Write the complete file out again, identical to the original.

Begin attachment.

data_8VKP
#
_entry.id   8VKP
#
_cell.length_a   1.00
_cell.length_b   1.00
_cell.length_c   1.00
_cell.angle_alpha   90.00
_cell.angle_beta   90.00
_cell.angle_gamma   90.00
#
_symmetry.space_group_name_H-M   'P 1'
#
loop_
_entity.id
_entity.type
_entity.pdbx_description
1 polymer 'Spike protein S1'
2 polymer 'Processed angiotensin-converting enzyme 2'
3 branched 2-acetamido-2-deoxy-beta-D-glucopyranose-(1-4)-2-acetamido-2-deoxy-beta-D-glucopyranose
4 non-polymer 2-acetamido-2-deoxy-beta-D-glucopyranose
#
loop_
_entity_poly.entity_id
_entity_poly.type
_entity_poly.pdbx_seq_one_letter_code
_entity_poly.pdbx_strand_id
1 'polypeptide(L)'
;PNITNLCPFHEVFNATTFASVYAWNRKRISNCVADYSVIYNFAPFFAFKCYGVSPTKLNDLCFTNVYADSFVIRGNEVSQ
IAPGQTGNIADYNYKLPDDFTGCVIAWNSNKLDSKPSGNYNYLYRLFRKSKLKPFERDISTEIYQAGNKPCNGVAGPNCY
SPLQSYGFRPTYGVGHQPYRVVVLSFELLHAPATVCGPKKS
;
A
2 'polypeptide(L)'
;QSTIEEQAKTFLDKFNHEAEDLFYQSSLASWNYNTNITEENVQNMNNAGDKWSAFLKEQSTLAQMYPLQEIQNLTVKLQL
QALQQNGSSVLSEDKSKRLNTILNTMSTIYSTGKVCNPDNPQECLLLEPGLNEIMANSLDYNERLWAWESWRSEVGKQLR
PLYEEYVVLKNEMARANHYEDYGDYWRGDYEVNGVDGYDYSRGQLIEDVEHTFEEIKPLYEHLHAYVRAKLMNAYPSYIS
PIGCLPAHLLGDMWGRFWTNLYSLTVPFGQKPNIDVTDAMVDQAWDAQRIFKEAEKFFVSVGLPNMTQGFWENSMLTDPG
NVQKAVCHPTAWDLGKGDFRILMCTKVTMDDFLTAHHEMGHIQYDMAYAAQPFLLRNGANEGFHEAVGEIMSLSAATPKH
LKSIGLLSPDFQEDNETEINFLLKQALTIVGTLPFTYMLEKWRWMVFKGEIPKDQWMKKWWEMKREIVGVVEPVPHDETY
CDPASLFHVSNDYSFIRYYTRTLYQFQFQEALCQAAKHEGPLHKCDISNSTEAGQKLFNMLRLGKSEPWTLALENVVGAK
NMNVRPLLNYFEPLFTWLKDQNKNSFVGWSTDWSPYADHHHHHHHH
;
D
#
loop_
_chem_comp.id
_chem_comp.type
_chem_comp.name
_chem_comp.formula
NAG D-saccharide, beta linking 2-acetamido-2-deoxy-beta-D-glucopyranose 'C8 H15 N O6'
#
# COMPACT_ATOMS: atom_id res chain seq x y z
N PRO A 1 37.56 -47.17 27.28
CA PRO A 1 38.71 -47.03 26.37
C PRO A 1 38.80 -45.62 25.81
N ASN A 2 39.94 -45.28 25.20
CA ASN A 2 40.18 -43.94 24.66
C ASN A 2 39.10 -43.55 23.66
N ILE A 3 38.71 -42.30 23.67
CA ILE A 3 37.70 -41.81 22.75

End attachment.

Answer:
data_8VKP
#
_entry.id   8VKP
#
_cell.length_a   1.00
_cell.length_b   1.00
_cell.length_c   1.00
_cell.angle_alpha   90.00
_cell.angle_beta   90.00
_cell.angle_gamma   90.00
#
_symmetry.space_group_name_H-M   'P 1'
#
loop_
_entity.id
_entity.type
_entity.pdbx_description
1 polymer 'Spike protein S1'
2 polymer 'Processed angiotensin-converting enzyme 2'
3 branched 2-acetamido-2-deoxy-beta-D-glucopyranose-(1-4)-2-acetamido-2-deoxy-beta-D-glucopyranose
4 non-polymer 2-acetamido-2-deoxy-beta-D-glucopyranose
#
loop_
_entity_poly.entity_id
_entity_poly.type
_entity_poly.pdbx_seq_one_letter_code
_entity_poly.pdbx_strand_id
1 'polypeptide(L)'
;PNITNLCPFHEVFNATTFASVYAWNRKRISNCVADYSVIYNFAPFFAFKCYGVSPTKLNDLCFTNVYADSFVIRGNEVSQ
IAPGQTGNIADYNYKLPDDFTGCVIAWNSNKLDSKPSGNYNYLYRLFRKSKLKPFERDISTEIYQAGNKPCNGVAGPNCY
SPLQSYGFRPTYGVGHQPYRVVVLSFELLHAPATVCGPKKS
;
A
2 'polypeptide(L)'
;QSTIEEQAKTFLDKFNHEAEDLFYQSSLASWNYNTNITEENVQNMNNAGDKWSAFLKEQSTLAQMYPLQEIQNLTVKLQL
QALQQNGSSVLSEDKSKRLNTILNTMSTIYSTGKVCNPDNPQECLLLEPGLNEIMANSLDYNERLWAWESWRSEVGKQLR
PLYEEYVVLKNEMARANHYEDYGDYWRGDYEVNGVDGYDYSRGQLIEDVEHTFEEIKPLYEHLHAYVRAKLMNAYPSYIS
PIGCLPAHLLGDMWGRFWTNLYSLTVPFGQKPNIDVTDAMVDQAWDAQRIFKEAEKFFVSVGLPNMTQGFWENSMLTDPG
NVQKAVCHPTAWDLGKGDFRILMCTKVTMDDFLTAHHEMGHIQYDMAYAAQPFLLRNGANEGFHEAVGEIMSLSAATPKH
LKSIGLLSPDFQEDNETEINFLLKQALTIVGTLPFTYMLEKWRWMVFKGEIPKDQWMKKWWEMKREIVGVVEPVPHDETY
CDPASLFHVSNDYSFIRYYTRTLYQFQFQEALCQAAKHEGPLHKCDISNSTEAGQKLFNMLRLGKSEPWTLALENVVGAK
NMNVRPLLNYFEPLFTWLKDQNKNSFVGWSTDWSPYADHHHHHHHH
;
D
#
loop_
_chem_comp.id
_chem_comp.type
_chem_comp.name
_chem_comp.formula
NAG D-saccharide, beta linking 2-acetamido-2-deoxy-beta-D-glucopyranose 'C8 H15 N O6'
#
# COMPACT_ATOMS: atom_id res chain seq x y z
N PRO A 1 37.56 -47.17 27.28
CA PRO A 1 38.71 -47.03 26.37
C PRO A 1 38.80 -45.62 25.81
N ASN A 2 39.94 -45.28 25.20
CA ASN A 2 40.18 -43.94 24.66
C ASN A 2 39.10 -43.55 23.66
N ILE A 3 38.71 -42.30 23.67
CA ILE A 3 37.70 -41.81 22.75